Emerging roles for atypical antipsychotics in chronic post-traumatic stress disorder.

Department of Psychiatry, Ralph H Johnson Department of Veterans Affairs Medical Center and Medical University of South Carolina, Charleston, SC 29401, USA.
Expert Review of Neurotherapeutics (Impact Factor: 2.83). 04/2005; 5(2):267-75. DOI: 10.1586/14737175.5.2.267
Source: PubMed

ABSTRACT Post-traumatic stress disorder is an anxiety disorder that may occur after the individual is exposed to severe psychologic trauma such as combat, sexual assault, or childhood physical or sexual abuse. Chronic post-traumatic stress disorder may result in considerable psychologic pain and suffering for the individual in addition to significant functional impairment. In addition to the heterogeneity of symptoms that occur in post-traumatic stress disorder, there may also be extensive comorbidity with other anxiety disorders, mood disorders, psychotic disorders, and other psychiatric disorders. This complicates the treatment picture. Currently, accepted treatments for post-traumatic stress disorder include psychotherapy, in particular cognitive behavioral-based approaches and antidepressant medication. However, many patients are refractory to these initial treatments or have only a partial response. In light of this, may clinicians combine additional classes of psychotropic agents and different psychotherapeutic approaches to enhance treatment response. This article reviews the literature on the use of atypical antipsychotics in the treatment of post-traumatic stress disorder. Most of the research to date has involved combat veterans partially responsive or refractory to treatment, namely with antidepressants. Studies have shown improvement across post-traumatic stress disorder symptom clusters, as well as improvement in comorbid psychotic symptoms or disorders. More research is needed to confirm these recent findings and further delineate the role of atypical antipsychotics in the treatment of post-traumatic stress disorder. Currently, possible indications for their use include treatment-resistant post-traumatic stress disorder and post-traumatic stress disorder with comorbid psychotic features.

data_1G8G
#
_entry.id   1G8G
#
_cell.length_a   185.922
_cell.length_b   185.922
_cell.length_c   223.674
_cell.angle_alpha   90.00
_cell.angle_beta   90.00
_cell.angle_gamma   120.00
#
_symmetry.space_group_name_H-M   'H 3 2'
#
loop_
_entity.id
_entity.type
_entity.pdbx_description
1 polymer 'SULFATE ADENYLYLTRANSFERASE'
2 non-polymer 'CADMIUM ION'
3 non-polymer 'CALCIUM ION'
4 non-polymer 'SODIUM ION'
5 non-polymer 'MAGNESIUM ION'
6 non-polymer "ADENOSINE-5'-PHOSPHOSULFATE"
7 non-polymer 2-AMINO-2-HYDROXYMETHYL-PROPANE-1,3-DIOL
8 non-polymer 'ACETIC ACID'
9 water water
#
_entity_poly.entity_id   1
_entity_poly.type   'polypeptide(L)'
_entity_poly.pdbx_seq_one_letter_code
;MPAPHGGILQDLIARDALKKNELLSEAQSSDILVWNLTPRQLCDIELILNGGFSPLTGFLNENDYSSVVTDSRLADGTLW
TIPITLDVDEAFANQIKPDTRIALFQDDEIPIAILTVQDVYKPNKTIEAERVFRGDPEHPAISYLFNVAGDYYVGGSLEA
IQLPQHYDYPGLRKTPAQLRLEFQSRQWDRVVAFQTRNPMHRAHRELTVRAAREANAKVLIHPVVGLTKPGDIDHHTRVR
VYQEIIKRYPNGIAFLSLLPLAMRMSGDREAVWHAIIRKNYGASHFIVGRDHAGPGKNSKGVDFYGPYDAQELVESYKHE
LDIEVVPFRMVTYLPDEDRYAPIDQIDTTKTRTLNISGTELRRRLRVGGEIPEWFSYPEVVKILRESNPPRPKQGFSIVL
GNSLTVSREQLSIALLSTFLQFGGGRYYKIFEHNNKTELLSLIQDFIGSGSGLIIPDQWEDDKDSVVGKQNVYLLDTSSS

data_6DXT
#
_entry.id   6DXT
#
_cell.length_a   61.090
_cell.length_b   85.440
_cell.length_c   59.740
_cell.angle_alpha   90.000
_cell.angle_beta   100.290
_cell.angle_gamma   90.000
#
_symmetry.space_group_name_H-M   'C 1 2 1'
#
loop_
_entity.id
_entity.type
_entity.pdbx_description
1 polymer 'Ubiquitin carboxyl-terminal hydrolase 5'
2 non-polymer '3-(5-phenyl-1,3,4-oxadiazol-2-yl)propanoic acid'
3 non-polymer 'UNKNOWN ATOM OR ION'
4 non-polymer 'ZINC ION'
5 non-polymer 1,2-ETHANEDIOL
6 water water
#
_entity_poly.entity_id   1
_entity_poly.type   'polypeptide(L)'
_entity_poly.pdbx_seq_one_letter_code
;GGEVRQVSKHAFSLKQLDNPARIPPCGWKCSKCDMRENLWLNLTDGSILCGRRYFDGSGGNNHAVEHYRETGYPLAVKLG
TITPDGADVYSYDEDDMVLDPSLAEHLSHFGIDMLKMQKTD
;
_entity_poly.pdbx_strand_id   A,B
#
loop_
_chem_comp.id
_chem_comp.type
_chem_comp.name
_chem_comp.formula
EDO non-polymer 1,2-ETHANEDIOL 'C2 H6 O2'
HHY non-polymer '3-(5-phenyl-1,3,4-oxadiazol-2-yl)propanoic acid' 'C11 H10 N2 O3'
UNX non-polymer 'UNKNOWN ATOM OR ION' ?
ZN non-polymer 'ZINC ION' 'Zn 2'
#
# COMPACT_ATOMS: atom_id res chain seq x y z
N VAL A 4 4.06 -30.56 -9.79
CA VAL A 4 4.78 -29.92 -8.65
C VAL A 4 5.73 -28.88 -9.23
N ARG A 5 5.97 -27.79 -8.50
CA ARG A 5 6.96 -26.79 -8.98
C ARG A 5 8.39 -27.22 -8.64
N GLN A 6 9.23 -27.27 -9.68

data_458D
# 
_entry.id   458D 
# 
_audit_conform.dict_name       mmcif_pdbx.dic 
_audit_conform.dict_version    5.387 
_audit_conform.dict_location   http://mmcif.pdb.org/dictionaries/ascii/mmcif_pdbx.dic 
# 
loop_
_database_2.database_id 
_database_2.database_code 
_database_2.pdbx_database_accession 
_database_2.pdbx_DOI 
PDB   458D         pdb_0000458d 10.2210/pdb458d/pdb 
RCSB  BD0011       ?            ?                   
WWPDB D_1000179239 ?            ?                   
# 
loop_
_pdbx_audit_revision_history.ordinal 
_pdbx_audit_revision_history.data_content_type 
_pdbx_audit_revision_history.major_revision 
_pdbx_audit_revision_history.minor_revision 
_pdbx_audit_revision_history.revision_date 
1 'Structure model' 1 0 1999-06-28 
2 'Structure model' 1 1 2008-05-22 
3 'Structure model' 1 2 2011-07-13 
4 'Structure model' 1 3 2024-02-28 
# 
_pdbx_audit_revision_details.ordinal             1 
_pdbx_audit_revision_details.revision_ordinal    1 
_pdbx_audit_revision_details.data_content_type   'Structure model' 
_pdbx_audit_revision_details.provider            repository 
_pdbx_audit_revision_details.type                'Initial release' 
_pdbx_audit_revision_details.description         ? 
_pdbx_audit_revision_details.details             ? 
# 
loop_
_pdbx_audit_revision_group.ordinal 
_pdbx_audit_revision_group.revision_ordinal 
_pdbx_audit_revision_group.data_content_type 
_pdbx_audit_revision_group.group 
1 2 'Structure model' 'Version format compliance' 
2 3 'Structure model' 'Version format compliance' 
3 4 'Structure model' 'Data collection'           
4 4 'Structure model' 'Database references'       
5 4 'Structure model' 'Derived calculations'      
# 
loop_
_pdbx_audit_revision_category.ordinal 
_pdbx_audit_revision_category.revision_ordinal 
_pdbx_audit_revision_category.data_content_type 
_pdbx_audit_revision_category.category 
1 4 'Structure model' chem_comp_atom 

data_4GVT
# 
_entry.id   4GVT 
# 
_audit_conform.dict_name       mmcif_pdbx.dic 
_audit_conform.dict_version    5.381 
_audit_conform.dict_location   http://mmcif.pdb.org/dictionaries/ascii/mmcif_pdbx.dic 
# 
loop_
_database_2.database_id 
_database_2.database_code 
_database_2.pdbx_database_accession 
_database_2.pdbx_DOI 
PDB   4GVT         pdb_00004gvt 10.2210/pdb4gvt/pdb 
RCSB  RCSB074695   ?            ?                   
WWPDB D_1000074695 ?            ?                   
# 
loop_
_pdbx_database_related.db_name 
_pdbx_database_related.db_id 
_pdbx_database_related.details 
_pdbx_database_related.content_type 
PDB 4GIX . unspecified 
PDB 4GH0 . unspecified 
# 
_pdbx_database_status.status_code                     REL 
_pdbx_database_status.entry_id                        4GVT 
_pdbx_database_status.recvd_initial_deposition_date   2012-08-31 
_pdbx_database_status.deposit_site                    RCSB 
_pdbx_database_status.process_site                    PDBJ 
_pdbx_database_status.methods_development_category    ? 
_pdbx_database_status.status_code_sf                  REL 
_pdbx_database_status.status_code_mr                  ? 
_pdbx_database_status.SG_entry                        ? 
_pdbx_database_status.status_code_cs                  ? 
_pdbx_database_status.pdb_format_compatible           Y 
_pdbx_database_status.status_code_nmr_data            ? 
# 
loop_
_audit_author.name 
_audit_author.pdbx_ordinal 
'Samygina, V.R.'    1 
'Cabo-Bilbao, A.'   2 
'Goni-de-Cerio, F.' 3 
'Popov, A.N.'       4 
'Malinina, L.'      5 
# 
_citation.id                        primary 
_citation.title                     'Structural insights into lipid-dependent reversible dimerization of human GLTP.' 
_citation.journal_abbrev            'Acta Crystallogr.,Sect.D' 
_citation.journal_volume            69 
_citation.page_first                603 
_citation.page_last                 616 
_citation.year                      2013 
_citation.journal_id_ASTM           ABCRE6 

• [Show abstract] [Hide abstract]
    ABSTRACT: Background As some evidences demonstrated that atypical antipsychotics (AA) may be efficacious in treating post-traumatic stress disorder (PTSD), we preformed a meta-analysis of randomized, double-blind, placebo-controlled clinical trials (RCTs) of AAs for the treatment of PTSD. Methods 251 articles were searched and screened. Eight RCTs met the inclusion criteria. Results AAs may be superior to placebo in the treatment of PTSD, as indicated by the changes in Clinician Administered PTSD Scale (CAPS) total scores (weighted mean differences (WMD)=-5.89, 95% confidence interval (CI) [-9.21, −2.56], P=0.0005) and also in CAPS subscale intrusion (WMD=-2.58, 95% CI[-3.83, -1.33], P<0.0001 ) and subscale hyperarousal (WMD=−2.94, 95% CI[−5.45, -0.43], P=0.02). The acceptability measured by dropout rates between AAs and placebo showed no statistical difference (OR=1.24, 95%CI [0.78, 1.97], P=0.36). Conclusion TSD symptom cluster, especially in intrusion and hyperarousal. However, we should be careful to generalize the conclusion because of the small number of included trails. We expect more RCTs will be done in the future so as to clarify the specific value of AAs for PTSD.
    Psychiatry Research 11/2014; 219(3). DOI:10.1016/j.psychres.2014.05.027 · 2.68 Impact Factor
  • Source
  • [Show abstract] [Hide abstract]
    ABSTRACT: This study reviewed extant published articles on the efficacy and safety of atypical antipsychotics for the treatment of posttraumatic stress disorder (PTSD). We performed a literature search using PubMed, EMBASE, and the Cochrane database in January 2013. Selection criteria for this review included prospective, controlled studies using validated rating scales of PTSD symptoms in the management of PTSD. A total of 12 prospective, controlled studies were included in this review. This review found that atypical antipsychotics are effective and safe in treating PTSD, although there were some negative findings. In particular, atypical antipsychotics also seem to be effective in treating anxiety, depression, and psychotic symptoms frequently accompanied by PTSD. This review found that atypical antipsychotics seemed to be effective and tolerable in the management of PTSD, although the evidence was limited.
    Clinical neuropharmacology 11/2013; 36(6). DOI:10.1097/WNF.0b013e3182aa365f · 1.84 Impact Factor